Professional Development News
If you borrowed a copy of The Official Guide to Legal Specialties when you met with the Office of Professional Development as a first-year student, please return it.
Second- and third-year students may now "bid" (upload documents to a specific employer) for the Kentucky Department of Public Advocacy. Please note that the KY DPA is listed as a separate session. If you are interested in interviewing with the KY DPA, please select that session. The deadline for KY DPA bidding is Wednesday, September 5th.
Part 2 of our presentation: How to Get a Government Job during the Fall Hiring Season - U.S. Dept. of Justice – Attorney General’s Honors Program and Summer Law Intern Program Information Session – Wednesday, August 29 at Noon in room 175
If you are interested in a career with the U.S. Dept. of Justice, please attend. Mr. Lou DeFalaise, Director of the Office of Attorney Recruitment and Management at the Department of Justice, will be speaking about the opportunities available for new attorneys and interns at the U.S. DOJ.
Pizza and drinks will be served.
If you are not meeting new people, put yourself out there. Go to events held on campus and in the community. Join the local bar association and be sure to participate. Volunteer somewhere. Check out meetup.com, and find a group of people with similar interests just to hang out with. The point, again, isn’t to ask every person you meet for a job; it’s to expand your social network in a way that feels comfortable for you. If you are worried that you might not know what to say when meeting possible professional contacts, have an “elevator” speech ready. (See attachment.)
If you want to focus specifically on meeting attorneys, consider setting up informational interviews. This means calling or e-mailing someone in a practice area in which you are interested and asking for a few moments of their time to pick their brain about what they do and how they got where they are. (See attachment.) Once again, people like to talk about themselves, and most attorneys are happy to share advice with current law students.
Finally, make sure to follow up. You don’t have to bombard people with daily phone calls and emails, but an occasional email sharing a link to a topic that you know is of interest to another person is a way to stay in touch without being intrusive. And if someone offers you advice or sits down with you for an informational interview, by all means, send that person a thank you note, and check in with him or her now and then to report on your progress through law school.
Remember – networking doesn’t have to be painful. Your skills will improve with practice, and you may just find that it’s a lot of fun!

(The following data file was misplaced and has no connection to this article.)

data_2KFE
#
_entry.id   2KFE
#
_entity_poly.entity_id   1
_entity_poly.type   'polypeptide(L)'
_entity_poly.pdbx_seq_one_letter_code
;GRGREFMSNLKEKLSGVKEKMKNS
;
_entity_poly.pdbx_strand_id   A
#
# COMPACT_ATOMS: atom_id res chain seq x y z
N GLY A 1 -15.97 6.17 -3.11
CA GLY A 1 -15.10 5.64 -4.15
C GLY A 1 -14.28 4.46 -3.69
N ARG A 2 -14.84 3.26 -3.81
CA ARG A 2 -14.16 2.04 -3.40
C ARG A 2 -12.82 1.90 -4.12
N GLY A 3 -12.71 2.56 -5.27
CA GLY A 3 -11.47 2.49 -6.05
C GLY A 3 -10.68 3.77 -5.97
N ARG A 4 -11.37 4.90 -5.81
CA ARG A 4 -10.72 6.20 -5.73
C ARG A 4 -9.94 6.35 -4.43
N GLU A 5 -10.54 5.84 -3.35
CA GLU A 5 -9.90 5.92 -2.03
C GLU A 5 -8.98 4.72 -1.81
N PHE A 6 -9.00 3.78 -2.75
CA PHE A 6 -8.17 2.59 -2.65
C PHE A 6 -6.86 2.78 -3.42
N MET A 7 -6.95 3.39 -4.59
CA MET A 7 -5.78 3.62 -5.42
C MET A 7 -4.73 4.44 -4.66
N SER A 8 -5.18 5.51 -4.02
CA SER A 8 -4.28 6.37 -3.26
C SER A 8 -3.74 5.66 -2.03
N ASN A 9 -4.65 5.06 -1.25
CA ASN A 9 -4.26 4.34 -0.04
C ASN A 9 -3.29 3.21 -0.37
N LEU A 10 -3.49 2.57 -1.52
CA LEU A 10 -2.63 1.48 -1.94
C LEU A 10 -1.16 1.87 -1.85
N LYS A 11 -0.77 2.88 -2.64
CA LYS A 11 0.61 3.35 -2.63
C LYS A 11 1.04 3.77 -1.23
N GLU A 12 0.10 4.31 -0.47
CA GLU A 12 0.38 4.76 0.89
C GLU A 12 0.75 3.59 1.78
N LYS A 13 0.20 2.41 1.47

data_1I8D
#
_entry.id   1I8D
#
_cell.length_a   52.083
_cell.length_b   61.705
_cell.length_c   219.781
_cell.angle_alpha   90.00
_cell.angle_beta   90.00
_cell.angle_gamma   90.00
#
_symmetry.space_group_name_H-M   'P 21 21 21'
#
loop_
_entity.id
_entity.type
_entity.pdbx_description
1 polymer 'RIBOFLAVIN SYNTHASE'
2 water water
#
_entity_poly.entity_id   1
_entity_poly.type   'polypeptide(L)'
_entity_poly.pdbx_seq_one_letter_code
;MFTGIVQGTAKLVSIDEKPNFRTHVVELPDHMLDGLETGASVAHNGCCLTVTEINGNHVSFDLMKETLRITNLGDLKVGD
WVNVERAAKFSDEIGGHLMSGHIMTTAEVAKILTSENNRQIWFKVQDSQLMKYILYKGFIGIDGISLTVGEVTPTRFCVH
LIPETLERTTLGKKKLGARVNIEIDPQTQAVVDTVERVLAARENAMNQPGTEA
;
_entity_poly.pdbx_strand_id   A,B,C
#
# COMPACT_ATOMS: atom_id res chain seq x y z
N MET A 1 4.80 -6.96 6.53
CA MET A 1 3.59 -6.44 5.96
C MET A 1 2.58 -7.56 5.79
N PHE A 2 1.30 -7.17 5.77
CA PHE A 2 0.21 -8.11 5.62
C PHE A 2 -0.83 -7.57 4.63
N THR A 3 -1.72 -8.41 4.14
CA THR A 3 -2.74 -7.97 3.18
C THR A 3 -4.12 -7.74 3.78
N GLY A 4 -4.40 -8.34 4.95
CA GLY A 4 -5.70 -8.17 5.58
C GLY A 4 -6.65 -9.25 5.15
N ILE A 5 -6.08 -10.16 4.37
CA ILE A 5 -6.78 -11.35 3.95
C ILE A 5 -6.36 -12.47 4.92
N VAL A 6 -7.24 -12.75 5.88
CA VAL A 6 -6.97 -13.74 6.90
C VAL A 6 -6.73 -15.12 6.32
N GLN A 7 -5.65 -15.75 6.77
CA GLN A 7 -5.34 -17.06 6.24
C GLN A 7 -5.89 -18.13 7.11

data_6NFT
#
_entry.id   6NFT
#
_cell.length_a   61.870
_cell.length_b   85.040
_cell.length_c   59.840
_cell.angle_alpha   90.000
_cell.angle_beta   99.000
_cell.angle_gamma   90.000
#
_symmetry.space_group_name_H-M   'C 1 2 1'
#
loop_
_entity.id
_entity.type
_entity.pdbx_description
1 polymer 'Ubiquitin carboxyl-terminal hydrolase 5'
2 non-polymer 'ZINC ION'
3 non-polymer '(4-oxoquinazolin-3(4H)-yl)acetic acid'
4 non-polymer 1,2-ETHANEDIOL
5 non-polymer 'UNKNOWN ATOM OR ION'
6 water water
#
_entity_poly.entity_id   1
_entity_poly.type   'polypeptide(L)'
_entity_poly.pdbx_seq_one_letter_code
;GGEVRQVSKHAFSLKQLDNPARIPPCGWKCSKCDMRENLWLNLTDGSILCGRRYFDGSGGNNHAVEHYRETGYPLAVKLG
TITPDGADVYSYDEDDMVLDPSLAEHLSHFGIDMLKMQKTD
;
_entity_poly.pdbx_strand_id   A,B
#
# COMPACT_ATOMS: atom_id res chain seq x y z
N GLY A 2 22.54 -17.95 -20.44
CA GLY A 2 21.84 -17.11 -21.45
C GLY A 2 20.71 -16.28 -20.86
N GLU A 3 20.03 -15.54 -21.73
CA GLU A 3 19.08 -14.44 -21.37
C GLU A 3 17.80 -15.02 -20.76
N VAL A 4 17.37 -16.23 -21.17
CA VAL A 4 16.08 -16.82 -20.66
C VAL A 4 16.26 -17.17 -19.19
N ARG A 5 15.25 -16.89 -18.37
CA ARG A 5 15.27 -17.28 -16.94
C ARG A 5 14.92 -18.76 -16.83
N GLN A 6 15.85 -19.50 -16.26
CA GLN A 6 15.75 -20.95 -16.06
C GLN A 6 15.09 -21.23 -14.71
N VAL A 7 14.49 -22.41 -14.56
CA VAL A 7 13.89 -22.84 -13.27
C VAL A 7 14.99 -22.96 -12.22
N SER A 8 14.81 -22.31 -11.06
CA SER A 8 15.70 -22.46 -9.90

The “Networking in your Comfort Zone” originally scheduled for Thursday, August 30th is going to be rescheduled. Stay tuned for details.
Where to Start
So how do you do this? A good first step is to think about all of the people you already know. If you think you don’t know anybody, just take a look at your Facebook page! Start making a list of contacts including family, friends, former professors and co-workers, and other acquaintances, and don’t be shy about letting them know that you are now in law school and will be looking for opportunities to gain legal experience.
When you meet new people, pay attention! Effective networking comes as the result of being genuinely interested in what someone else has to say. If you’re not a naturally outgoing person, don’t worry – people love to talk about themselves, and while you’re thinking that you’re being too quiet, they’re admiring what a great listener you are! Ask for a business card and take a moment to write yourself a note or two on the back to remind you of your conversation with this person.
The Clark Legal Self-Help Center, located within the Clark County Courthouse in Jeffersonville, IN, is seeking law students to perform volunteer pro bono work during the fall 2012 semester.
The Center is open twice per week on Tuesdays and Thursdays from 1:30 p.m. to approximately 3:00 p.m. Its goal is to help local residents in navigating the often confusing court system by providing preliminary information, guidance, and referrals to walk-in clients. The Center also provides a computer system to enable qualified clients to prepare and print certain court documents for filing with the court clerk's office.
Local attorneys staff the Center, but law students are also needed to make initial assessments of client issues and to assist the on-duty attorney in providing information about the legal process to clients. Students may also help clients in using the computer system to fill out court documents.
Students (2Ls or 3Ls) are welcome and encouraged to volunteer. Hours worked at the Center will count towards the fulfillment of a student's public service requirement. If interested, please contact Jina Scinta at email@example.com to sign up.